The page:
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|Profile: Marc Dutroux
BBC | 1st March 2004
Marc Dutroux, who stands accused of child killings in Belgium, has a criminal record going back 25 years.
In 1979, Mr Dutroux received the first of a series of convictions for theft, violent muggings, drug-dealing and trading in stolen cars.
Sexual crimes came later - in 1986, Mr Dutroux and his then-wife Michelle Martin were arrested for the abductions and rape of five girls, for which they were both imprisoned.
His own mother wrote to the prison director to warn about her son.
She complained that Mr Dutroux was using supervised visits to his grandmother's house to write up an inventory of the elderly woman's possessions, leaving her anxious and distressed.
What I do not know, and what all the people who know him fear, it's what he has in mind for the future
"I have known for a long time and with good cause my eldest's temperament," she wrote.
"What I do not know, and what all the people who know him fear, it's what he has in mind for the future."
According to the French newspaper Liberation, the letters went unanswered.
Mr Dutroux was born on 6 November 1956 in Brussels, the eldest of five children.
His parents, Victor and Jeanine, were teachers who, he says, frequently beat him.
Certainly, his relationship with his parents was strained, and soon after they separated in 1971, he left home.
The age of the victims did not seem to arouse in him any given effect or to play a particular role, beyond allowing him to kidnap them, to manipulate them, to confine them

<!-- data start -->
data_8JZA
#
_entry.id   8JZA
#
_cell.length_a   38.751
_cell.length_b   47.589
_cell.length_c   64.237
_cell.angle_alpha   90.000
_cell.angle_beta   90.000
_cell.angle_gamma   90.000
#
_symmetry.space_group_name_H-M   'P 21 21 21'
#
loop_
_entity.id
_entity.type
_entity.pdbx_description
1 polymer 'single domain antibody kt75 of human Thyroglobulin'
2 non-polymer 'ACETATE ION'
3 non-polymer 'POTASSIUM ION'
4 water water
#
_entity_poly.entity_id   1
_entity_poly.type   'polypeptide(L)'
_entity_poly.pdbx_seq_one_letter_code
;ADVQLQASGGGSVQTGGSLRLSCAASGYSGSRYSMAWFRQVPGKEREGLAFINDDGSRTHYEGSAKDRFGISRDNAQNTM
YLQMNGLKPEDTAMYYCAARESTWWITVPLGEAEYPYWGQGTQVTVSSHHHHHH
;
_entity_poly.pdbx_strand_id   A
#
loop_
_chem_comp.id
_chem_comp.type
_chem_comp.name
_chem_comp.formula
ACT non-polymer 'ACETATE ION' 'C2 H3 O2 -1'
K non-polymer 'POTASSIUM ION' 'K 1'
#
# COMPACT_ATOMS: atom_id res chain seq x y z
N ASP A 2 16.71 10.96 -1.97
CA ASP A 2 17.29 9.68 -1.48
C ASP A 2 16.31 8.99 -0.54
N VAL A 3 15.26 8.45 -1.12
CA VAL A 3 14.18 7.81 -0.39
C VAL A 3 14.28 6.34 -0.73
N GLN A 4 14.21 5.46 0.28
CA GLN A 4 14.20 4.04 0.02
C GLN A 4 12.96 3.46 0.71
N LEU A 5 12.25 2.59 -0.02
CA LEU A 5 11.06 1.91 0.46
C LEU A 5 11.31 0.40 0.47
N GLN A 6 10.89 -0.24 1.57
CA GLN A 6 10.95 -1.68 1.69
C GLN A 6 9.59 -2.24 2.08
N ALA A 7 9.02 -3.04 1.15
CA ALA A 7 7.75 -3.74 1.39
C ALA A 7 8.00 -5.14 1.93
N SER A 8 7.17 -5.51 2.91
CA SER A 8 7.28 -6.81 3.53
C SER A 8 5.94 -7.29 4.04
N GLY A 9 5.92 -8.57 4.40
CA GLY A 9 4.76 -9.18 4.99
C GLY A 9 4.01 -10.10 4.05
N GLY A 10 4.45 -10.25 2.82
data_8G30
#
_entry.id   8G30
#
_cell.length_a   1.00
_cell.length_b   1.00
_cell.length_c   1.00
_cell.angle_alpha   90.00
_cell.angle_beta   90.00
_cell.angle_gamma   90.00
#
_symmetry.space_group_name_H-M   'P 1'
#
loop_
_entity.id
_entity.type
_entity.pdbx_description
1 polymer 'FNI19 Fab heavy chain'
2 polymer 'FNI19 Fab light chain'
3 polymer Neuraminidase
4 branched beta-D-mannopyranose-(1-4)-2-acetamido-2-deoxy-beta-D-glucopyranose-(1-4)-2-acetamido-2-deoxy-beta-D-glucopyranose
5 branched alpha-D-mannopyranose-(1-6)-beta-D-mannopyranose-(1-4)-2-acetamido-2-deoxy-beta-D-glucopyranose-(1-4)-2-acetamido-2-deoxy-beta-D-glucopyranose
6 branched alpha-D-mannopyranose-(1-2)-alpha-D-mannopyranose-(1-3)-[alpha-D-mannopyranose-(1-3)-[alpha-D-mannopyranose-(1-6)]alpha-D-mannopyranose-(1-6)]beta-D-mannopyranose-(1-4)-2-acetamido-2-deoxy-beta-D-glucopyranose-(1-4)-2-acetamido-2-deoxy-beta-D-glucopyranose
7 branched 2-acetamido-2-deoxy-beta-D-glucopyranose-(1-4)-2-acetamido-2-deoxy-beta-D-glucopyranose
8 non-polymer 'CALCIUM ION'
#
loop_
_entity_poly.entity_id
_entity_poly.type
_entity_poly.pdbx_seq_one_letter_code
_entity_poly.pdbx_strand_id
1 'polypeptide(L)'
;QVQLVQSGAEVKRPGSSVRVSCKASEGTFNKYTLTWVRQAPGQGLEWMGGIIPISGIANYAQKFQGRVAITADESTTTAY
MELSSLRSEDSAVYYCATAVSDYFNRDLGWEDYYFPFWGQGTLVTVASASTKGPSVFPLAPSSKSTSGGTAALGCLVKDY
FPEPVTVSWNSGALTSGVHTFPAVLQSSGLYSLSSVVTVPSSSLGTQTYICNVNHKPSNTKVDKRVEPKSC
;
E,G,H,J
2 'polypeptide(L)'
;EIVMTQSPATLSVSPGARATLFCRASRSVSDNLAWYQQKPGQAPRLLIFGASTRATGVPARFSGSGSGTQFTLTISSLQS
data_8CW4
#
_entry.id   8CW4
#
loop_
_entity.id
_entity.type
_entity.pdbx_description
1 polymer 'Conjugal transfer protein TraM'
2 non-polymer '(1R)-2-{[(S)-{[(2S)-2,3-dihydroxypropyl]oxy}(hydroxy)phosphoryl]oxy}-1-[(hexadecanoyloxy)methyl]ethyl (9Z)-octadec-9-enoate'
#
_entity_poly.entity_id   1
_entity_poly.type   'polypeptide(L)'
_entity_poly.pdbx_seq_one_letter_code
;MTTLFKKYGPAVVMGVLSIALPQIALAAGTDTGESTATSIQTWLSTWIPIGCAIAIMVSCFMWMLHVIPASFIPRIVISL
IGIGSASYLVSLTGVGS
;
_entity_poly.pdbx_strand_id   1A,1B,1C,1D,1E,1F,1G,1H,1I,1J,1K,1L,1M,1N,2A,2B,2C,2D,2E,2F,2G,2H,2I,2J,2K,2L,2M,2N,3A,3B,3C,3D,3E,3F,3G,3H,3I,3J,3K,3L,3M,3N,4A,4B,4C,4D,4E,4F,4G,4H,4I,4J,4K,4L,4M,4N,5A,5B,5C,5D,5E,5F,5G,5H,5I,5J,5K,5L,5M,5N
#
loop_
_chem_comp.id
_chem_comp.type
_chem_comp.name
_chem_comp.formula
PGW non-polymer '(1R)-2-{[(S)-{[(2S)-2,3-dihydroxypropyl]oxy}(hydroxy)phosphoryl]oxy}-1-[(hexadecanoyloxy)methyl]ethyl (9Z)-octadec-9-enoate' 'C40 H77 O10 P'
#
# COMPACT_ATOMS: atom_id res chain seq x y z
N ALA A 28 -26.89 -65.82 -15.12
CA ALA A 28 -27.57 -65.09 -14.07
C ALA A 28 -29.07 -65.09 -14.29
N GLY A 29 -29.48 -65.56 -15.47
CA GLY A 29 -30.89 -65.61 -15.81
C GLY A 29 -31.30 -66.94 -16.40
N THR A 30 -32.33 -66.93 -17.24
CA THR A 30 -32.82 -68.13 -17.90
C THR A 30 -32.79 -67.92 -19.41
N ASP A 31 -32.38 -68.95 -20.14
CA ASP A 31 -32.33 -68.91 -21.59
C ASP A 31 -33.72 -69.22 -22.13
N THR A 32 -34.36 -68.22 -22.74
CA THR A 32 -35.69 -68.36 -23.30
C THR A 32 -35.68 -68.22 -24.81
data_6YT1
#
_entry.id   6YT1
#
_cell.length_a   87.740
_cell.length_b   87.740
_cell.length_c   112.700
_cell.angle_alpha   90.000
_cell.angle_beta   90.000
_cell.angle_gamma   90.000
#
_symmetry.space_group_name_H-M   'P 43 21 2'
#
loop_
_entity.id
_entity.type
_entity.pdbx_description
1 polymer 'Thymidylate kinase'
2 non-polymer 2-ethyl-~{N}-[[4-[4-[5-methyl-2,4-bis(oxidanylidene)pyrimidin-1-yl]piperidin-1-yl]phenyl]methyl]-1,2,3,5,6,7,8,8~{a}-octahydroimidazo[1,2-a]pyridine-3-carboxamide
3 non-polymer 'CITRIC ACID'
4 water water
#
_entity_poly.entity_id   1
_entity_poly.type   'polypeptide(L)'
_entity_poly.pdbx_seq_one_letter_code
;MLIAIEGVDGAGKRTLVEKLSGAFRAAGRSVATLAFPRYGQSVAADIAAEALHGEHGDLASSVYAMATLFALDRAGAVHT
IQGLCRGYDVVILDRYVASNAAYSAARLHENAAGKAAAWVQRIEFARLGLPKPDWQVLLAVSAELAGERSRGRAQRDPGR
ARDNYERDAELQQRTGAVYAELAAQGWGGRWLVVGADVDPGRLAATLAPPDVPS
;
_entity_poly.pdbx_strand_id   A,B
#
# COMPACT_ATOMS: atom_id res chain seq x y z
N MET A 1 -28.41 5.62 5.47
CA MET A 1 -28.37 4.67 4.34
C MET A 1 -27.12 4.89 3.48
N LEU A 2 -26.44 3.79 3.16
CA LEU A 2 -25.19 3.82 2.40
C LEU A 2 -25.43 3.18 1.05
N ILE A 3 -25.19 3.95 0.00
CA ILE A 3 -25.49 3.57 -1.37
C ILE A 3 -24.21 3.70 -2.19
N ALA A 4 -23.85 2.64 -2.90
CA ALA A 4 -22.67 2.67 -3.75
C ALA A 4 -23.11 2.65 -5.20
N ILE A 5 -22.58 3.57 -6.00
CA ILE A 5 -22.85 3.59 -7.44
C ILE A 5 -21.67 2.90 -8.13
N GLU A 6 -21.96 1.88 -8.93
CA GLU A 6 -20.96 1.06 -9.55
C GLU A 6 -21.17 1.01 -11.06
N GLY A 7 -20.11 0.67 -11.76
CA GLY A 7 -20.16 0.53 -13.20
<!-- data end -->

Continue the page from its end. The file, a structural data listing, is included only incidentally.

He became a drifter, and according to press reports, a homosexual prostitute.
By the time he was 20, Mr Dutroux was married to his first wife.
They had two sons, now in their early 20s, but she says he beat her and had affairs, and they separated in the early 1980s.
One of his mistresses was Ms Martin, who went on to become his second wife and who is standing trial alongside Mr Dutroux and two other alleged accomplices, on lesser charges.
The couple are now separated.
Crimes ranging from violent mugging to drug-dealing turned into a lucrative activity said to have helped him amass at least seven houses, according to the Associated Press.
He was sentenced to 13 years in 1989, but was released on parole in after just three years in 1992, under a government scheme that was supposed to keep a close eye on sexual offenders in the community.
A panel of psychiatrists who analysed him after his arrest in 1996 found that Mr Dutroux did not fit the classic profile of a paedophile, according to the Associated Press.
"The age of the victims did not seem to arouse in him any given effect or to play a particular role, beyond allowing him to kidnap them, to manipulate them, to confine them," they said.
There were, however, warnings of his continued potentially dangerous behaviour.
It was some time soon after his release from prison, the former electrician, now receiving state benefits, started to build his basement "dungeon".
Later he would admit to kidnapping six girls between 1995 and 1996.
Only two of his victims, 12-year-old Sabine Dardenne and 14-year-old Laetitia Delhez, were found alive.
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